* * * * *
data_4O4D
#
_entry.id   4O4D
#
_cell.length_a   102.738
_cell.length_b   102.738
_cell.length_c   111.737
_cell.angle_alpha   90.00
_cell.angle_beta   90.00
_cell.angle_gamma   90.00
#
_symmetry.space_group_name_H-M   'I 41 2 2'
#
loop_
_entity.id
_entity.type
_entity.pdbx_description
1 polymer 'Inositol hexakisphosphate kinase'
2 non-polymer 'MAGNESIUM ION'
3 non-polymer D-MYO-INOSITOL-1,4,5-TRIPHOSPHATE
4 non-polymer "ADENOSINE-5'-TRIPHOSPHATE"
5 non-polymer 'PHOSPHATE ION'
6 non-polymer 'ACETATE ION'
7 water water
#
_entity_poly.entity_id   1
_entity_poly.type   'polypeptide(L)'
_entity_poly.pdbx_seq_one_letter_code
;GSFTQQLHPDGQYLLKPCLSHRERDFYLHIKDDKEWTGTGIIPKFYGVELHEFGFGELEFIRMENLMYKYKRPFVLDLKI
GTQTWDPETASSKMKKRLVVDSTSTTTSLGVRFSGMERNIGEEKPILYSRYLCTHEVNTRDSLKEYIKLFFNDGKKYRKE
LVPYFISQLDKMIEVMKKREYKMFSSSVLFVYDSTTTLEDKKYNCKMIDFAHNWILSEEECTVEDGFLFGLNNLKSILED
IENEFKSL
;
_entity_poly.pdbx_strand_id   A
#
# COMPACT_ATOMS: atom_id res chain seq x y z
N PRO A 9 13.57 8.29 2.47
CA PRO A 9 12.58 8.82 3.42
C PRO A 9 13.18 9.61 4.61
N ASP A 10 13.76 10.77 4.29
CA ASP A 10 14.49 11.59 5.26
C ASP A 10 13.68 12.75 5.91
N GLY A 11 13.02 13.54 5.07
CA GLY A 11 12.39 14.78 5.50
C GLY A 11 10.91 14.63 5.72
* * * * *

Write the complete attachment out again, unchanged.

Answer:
data_4O4D
#
_entry.id   4O4D
#
_cell.length_a   102.738
_cell.length_b   102.738
_cell.length_c   111.737
_cell.angle_alpha   90.00
_cell.angle_beta   90.00
_cell.angle_gamma   90.00
#
_symmetry.space_group_name_H-M   'I 41 2 2'
#
loop_
_entity.id
_entity.type
_entity.pdbx_description
1 polymer 'Inositol hexakisphosphate kinase'
2 non-polymer 'MAGNESIUM ION'
3 non-polymer D-MYO-INOSITOL-1,4,5-TRIPHOSPHATE
4 non-polymer "ADENOSINE-5'-TRIPHOSPHATE"
5 non-polymer 'PHOSPHATE ION'
6 non-polymer 'ACETATE ION'
7 water water
#
_entity_poly.entity_id   1
_entity_poly.type   'polypeptide(L)'
_entity_poly.pdbx_seq_one_letter_code
;GSFTQQLHPDGQYLLKPCLSHRERDFYLHIKDDKEWTGTGIIPKFYGVELHEFGFGELEFIRMENLMYKYKRPFVLDLKI
GTQTWDPETASSKMKKRLVVDSTSTTTSLGVRFSGMERNIGEEKPILYSRYLCTHEVNTRDSLKEYIKLFFNDGKKYRKE
LVPYFISQLDKMIEVMKKREYKMFSSSVLFVYDSTTTLEDKKYNCKMIDFAHNWILSEEECTVEDGFLFGLNNLKSILED
IENEFKSL
;
_entity_poly.pdbx_strand_id   A
#
# COMPACT_ATOMS: atom_id res chain seq x y z
N PRO A 9 13.57 8.29 2.47
CA PRO A 9 12.58 8.82 3.42
C PRO A 9 13.18 9.61 4.61
N ASP A 10 13.76 10.77 4.29
CA ASP A 10 14.49 11.59 5.26
C ASP A 10 13.68 12.75 5.91
N GLY A 11 13.02 13.54 5.07
CA GLY A 11 12.39 14.78 5.50
C GLY A 11 10.91 14.63 5.72